Afterward, G looked at what we had managed to get done and said with a defined sense of satisfaction, “That is good, it is time to rest.” We all went back into the house and as soon as we entered, the sisters were pulled into the kitchen to help cook. As we tried to do likewise, G said that it was time for us to rest and led us into their living room. Elder D and I sat around their table, but as G came back he said to us, “What are you doing? I said that it is time to rest.” We then did as he said and I laid on the floor next to the heater while Elder D laid across the couch. The third time G came back, he comment was short and to the point, “Correct.” After some time, everyone came into the room and brought in the food. We had borsch, bread, pickled tomatoes, and small doughnuts filled with either crushed lentils or jam. It was a really good meal and ended with R giving us a spiritual thought instead of the other way around.

 

This week my companion had to make two trips to Kiev. One was on Monday for our zone meeting, and the other on Thursday for exchanges with the zone leaders. It takes at least two hours of travel time to get from Billa to Center Kiev where we needed to meet. It is always fun to be able to see the big city, but doing this travel twice in a single week is just too inconvenient because of how much time it requires us to be out of our area. They were both good experiences and I was able to buy a scarf commemorating those who died at Maidon during the revolution.

 

Sunday was like most days except for one point where I was talked to S the American. He is currently writing a talk and I thought his words would be interesting to share. His dad worked in a candy shop for a portion of his life and there developed the confectioner’s trade. As S would grow up, his dad would frequently put his skill to work and make balls of candied corn for his family. Over time Stan eventually learned the secrets himself and began to make his own. But as he left home for the military and college, the time to make the candy was nowhere, and through the years he eventually forgot exactly what the trick was. At one point after his military service was ended, he decided to try the old recipe which his dad taught him. He did not have the details written down anywhere so everything needed to be brought back from the recesses of time.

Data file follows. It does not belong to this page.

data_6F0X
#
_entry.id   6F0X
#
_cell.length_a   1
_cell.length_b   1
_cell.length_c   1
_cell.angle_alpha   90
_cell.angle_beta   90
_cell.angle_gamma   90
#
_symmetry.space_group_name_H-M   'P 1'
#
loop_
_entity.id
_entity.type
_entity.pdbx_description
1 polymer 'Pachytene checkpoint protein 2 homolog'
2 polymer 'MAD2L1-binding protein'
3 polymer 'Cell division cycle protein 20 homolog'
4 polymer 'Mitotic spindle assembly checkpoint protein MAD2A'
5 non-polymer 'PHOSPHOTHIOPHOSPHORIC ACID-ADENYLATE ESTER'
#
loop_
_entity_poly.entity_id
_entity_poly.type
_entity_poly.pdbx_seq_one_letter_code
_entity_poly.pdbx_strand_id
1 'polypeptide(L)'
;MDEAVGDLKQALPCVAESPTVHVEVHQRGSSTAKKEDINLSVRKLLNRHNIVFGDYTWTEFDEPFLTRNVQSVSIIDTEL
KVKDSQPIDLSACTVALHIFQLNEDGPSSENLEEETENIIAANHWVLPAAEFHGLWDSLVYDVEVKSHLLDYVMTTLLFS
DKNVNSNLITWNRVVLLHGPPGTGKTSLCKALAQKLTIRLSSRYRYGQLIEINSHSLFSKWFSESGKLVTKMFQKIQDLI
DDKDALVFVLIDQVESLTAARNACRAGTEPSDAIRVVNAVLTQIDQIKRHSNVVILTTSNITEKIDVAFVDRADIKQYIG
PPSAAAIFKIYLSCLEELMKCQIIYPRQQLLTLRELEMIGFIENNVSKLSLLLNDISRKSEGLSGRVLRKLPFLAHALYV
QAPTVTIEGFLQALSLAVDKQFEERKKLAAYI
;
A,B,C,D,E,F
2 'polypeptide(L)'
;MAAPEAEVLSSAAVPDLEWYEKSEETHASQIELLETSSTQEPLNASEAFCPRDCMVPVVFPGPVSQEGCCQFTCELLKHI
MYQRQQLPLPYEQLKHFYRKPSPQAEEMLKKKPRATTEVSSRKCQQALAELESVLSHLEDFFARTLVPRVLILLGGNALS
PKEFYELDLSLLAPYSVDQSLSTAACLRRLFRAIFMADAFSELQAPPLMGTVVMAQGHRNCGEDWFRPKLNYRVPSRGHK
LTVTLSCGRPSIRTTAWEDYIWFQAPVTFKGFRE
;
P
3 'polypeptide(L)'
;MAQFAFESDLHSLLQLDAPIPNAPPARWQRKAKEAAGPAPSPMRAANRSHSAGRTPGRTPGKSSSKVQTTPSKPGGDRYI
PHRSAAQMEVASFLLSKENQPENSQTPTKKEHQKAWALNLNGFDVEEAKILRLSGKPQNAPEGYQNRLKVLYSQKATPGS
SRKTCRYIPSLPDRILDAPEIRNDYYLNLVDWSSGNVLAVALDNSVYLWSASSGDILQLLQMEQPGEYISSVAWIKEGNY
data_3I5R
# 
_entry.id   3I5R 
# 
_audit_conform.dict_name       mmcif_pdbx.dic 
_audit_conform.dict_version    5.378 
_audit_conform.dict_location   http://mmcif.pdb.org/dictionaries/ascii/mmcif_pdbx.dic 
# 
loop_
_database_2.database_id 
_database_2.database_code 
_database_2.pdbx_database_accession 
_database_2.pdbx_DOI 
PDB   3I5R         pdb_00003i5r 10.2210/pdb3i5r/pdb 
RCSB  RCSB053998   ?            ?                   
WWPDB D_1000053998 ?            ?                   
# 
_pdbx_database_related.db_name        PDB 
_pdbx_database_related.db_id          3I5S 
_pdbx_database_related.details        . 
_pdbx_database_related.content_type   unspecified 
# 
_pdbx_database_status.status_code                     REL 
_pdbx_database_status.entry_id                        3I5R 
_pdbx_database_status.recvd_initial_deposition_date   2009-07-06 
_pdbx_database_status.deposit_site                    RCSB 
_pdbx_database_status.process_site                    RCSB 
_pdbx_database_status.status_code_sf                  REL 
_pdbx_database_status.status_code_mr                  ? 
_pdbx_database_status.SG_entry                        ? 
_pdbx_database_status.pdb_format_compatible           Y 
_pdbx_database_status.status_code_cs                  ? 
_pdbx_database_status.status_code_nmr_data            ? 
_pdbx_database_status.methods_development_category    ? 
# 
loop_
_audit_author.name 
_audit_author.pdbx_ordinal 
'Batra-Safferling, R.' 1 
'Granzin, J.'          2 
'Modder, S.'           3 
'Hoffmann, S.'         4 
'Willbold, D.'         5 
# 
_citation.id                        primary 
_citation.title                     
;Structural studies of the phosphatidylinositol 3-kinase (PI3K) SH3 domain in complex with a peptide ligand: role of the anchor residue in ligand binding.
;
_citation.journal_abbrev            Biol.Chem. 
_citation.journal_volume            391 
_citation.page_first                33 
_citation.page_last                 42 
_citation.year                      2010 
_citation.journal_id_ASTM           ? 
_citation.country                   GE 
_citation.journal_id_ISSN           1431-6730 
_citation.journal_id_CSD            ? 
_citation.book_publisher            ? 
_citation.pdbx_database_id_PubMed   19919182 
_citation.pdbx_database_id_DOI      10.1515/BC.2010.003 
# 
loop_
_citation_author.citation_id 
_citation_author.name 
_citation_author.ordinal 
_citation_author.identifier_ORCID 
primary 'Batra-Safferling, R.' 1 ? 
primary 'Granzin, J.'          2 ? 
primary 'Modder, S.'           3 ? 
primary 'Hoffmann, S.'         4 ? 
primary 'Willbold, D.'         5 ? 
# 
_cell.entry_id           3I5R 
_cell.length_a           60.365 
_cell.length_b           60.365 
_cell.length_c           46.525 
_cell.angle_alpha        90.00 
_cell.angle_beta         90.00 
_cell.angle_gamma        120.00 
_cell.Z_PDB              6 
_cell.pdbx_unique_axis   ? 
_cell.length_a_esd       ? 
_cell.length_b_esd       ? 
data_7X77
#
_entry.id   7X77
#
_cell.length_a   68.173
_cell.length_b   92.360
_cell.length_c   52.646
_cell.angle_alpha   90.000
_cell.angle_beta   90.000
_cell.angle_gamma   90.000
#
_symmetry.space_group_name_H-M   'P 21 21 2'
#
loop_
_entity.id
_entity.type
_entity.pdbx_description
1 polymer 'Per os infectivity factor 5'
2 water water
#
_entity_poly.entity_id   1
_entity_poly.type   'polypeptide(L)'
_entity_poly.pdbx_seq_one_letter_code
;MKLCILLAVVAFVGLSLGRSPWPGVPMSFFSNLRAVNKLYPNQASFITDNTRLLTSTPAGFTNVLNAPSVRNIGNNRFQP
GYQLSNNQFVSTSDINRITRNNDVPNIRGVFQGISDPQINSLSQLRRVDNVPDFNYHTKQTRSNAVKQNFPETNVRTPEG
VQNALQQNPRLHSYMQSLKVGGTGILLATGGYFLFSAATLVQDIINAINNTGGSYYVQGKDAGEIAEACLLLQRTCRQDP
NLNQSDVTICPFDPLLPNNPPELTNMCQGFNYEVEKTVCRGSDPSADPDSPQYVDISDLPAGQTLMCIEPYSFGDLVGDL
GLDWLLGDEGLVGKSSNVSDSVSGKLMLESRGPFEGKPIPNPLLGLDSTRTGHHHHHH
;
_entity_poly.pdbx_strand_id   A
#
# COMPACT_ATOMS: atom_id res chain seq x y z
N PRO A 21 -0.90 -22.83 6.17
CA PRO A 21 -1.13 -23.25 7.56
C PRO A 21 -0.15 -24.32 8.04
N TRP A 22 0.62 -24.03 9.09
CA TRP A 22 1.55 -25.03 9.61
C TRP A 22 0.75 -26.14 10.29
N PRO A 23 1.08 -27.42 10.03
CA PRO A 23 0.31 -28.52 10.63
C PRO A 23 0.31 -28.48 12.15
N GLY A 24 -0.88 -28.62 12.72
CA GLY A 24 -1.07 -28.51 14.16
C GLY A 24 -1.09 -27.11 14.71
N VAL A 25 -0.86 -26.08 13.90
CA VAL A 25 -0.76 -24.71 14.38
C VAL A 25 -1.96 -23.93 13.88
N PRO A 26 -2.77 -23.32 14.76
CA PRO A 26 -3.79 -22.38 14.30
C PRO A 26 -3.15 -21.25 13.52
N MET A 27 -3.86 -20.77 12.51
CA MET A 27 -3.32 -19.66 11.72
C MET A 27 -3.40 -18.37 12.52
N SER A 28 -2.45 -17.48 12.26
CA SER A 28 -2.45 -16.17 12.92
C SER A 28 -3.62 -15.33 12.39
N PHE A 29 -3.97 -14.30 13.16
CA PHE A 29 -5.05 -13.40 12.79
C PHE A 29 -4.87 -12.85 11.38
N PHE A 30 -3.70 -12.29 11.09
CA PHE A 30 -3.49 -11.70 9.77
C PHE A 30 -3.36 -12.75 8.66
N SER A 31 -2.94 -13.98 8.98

When the food was finished, it just did not turn out the same as his dad would prepare. With several more attempts, S still could not find what it was that was needed. The next time he and his dad met, the question was brought up as to what was done wrong. As his dad looked back at him the answer was short, “vinegar”. You see, in order to make the sweet balls of corn distinct, they needed the contrast offered by the sour and bitter vinegar. In life, we find a reflection of this situation. Sometimes in order to know what is sweet, you must first know what is sour. The trials of life lend opportunities of growth which allow us not only to develop our own character, but to help us better appreciate the good that we do have. As with the candy recipe, without both moments of happiness (the sweet) and moments of sorrow (the sour), we will not be able to receive the fullest that life has to offer.

 

The other bit of news to share comes back to General Conference over the weekend. I won’t be able to watch it until this Sunday so this news was reported by the assistants. President Klebingat has been called and sustained to serve in the First Quorum of the Seventy. I don’t know when his duties will start, so I may have a new mission president in the coming weeks.

 

Not a bad week.

 

Best,

 

Elder Hancock